My translation is my own work; the strengths and demerits of each version are mine alone. Some people like to co-translate, or to consult the original poet, and on occasion such collaborations may be of benefit, especially if the translator is not versed in the source language (there seem to be many co-translations from Hungarian, for instance). However, I find such a procedure to lead to conflict; there can be only one driver, and a poet is but a passenger in foreign lands. A translator views a poem from a perspective that is closed to the author, who does not possess as deep a knowledge of, and feel for, the target language. As concerns notions of eoriginalityf, I shall merely observe the following: when Bashō composes a haiku that is the same as one by Sōgi but for one word (yo ni furu mo/ sara ni sōgi no/ yadori kana; yo ni furu mo/ sara ni shigure no/ yadori kana), his poem is considered an original work, for that one word, that one small change, alters the whole. The new poem thereby establishes roots, and strengthens the roots of its predecessor, in the native tradition. Translators constantly make such changes; this is unavoidable when one is transferring data from one language into another, for there are no perfect inter-lingual synonyms. Is their work not therefore original?
Translation may be defined as a search in the snow for what we did not plant; of course, as with many comments on translation, the image is applicable to almost any use of language, and we must bear in mind that the planter was working on prepared ground. When encountering a language as different from onefs mother tongue as Japanese is from English, the snow is deep. Haiku is essentially nature poetry, and the English are less alive to the seasons than the Japanese. We approach it as children, but then we egrow upf and lose ourselves in petty emotional concerns; haiku return our attention to the small details of nature that we have failed to notice since our first, incomplete discovery of the natural world. The Japanese possess a vocabulary – including a more specific calendar, with shoshū (early autumn) and banshun (late spring) – that exceeds our word-store, so the translation of such words cannot bear the same force in English. It is fascinating to observe the way in which they monitor the advance of the cherry-blossom front in spring: after all, what is more important than flowers? Our sense of season is being further weakened by climactic change and our gradual flattening of the festivals of the year: when I was a child, a firework display took place on one night only; nowadays, they occur with inescapable regularity, and the fascination and poetry of eflower-firef, as the Japanese call it, disappears. There is also the significant structural difference of the two languages. When writing essays in academic English, Japanese students often use the passive voice incorrectly and excessively, for it occurs more frequently in their language. I am not advocating the avoidance of the passive voice to be found in Microsoft Word and some academic journals; I am simply concerned with its correct employment. If we consider the following haiku by Chiyo-ni, in which the blossoming of the plum-flower heralds the arrival of spring:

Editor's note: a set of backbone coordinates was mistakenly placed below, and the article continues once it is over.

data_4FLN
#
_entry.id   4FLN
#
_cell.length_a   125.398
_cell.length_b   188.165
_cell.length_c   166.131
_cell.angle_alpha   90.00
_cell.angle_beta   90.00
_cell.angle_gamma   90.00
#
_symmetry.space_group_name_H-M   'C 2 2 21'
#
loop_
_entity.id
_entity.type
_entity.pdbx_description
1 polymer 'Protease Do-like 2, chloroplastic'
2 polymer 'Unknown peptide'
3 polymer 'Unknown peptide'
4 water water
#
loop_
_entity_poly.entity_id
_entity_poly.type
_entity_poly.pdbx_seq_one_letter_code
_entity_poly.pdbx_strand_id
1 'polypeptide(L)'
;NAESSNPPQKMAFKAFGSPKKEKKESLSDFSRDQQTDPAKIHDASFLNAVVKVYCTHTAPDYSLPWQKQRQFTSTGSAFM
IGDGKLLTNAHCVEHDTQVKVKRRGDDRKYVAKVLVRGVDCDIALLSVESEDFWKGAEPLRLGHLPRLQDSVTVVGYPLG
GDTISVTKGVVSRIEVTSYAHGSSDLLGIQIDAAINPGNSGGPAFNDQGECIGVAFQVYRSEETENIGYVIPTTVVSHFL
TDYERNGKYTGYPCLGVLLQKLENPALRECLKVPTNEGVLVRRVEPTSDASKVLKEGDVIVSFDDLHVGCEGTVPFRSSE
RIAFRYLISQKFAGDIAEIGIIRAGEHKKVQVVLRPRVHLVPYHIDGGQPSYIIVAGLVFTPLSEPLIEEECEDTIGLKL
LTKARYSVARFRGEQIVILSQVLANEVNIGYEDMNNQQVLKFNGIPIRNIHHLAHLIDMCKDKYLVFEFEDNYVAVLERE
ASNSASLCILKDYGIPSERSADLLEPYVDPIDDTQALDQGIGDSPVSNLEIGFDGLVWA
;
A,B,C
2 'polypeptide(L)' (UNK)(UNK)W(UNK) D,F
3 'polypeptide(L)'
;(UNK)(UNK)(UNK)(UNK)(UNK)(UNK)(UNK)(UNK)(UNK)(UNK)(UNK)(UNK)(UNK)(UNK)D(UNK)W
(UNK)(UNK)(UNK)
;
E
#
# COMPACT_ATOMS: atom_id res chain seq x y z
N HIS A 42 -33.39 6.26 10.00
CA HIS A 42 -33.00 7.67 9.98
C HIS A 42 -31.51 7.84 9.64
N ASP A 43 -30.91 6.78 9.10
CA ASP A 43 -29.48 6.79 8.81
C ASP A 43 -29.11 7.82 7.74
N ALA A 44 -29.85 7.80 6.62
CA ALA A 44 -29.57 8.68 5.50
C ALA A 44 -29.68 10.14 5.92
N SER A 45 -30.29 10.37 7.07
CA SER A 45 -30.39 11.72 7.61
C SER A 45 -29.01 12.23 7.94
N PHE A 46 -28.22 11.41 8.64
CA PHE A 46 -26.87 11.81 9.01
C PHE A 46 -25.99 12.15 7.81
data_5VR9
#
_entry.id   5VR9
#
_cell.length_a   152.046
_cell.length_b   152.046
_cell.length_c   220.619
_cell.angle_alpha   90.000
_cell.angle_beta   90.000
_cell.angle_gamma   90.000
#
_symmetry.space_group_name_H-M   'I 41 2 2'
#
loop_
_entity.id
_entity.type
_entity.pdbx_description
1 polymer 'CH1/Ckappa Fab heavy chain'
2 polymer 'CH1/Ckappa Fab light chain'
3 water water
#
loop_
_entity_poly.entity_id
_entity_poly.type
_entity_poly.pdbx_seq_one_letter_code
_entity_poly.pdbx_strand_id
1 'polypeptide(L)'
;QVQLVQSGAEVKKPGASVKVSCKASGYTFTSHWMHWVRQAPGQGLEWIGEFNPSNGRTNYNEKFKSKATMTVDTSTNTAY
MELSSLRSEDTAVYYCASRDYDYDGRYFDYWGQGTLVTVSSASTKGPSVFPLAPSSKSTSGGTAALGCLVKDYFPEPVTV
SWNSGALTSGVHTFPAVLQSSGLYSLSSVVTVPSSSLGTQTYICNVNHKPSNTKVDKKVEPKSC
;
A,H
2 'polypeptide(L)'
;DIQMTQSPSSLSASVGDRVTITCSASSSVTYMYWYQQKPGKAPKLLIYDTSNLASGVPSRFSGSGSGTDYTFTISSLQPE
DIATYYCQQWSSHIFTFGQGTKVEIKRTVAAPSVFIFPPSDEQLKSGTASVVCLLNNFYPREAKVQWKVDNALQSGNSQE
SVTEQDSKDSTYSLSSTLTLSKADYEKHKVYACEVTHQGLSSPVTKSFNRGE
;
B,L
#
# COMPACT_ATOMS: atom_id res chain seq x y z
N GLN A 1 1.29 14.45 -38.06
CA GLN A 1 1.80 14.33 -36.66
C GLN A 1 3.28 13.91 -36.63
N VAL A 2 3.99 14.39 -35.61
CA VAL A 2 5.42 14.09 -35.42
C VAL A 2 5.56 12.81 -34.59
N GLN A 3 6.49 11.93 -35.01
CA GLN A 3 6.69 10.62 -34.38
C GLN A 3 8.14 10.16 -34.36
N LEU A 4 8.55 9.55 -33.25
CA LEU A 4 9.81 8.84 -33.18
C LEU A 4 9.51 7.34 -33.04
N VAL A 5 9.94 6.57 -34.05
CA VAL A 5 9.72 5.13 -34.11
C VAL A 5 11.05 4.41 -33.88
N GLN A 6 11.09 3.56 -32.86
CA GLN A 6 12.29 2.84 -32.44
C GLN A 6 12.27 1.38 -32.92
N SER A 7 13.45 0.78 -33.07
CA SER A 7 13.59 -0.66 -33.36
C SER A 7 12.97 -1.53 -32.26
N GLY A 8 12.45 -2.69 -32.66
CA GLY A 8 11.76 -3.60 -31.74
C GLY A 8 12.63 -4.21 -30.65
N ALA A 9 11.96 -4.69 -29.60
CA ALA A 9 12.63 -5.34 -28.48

ume ga ka ya plum-blossom scent (kireji)
doko e fukaruru where to [in what direction] is blown
yuki onna snow woman
How are we to translate the final two lines? We could anticipate:
where has she been blown, / the snow woman?
We could make the passive active:
where has the wind blown / the snow woman?
Or, in this instance, we may retain the passive through the use of enjambement:
whither has the snow / woman been blown?
English/American translators of Japanese poetry often claim to have retained the order of the images in the original poem as far as was possible, and their practice often belies their theory. I shall make the same claim and leave the reader to test its veracity. There are limits: for example, in Issafs:
yama-yake no mountain-firefs
akari ni kudaru light in going down
yobune kana night-boat [kireji]
we note how the object precedes the verb, an arrangement that cannot be reproduced in English. Furthermore, Japanese has particles and postpositions, English has prepositions:
sabishisa ni from loneliness (Sekitei)
I generally avoided pronouns, especially the subject pronoun, in order to create ambiguity, a sense of selflessness, of being one with nature:
meigetsu ya harvest moon –
ike wo megurite milling round the pond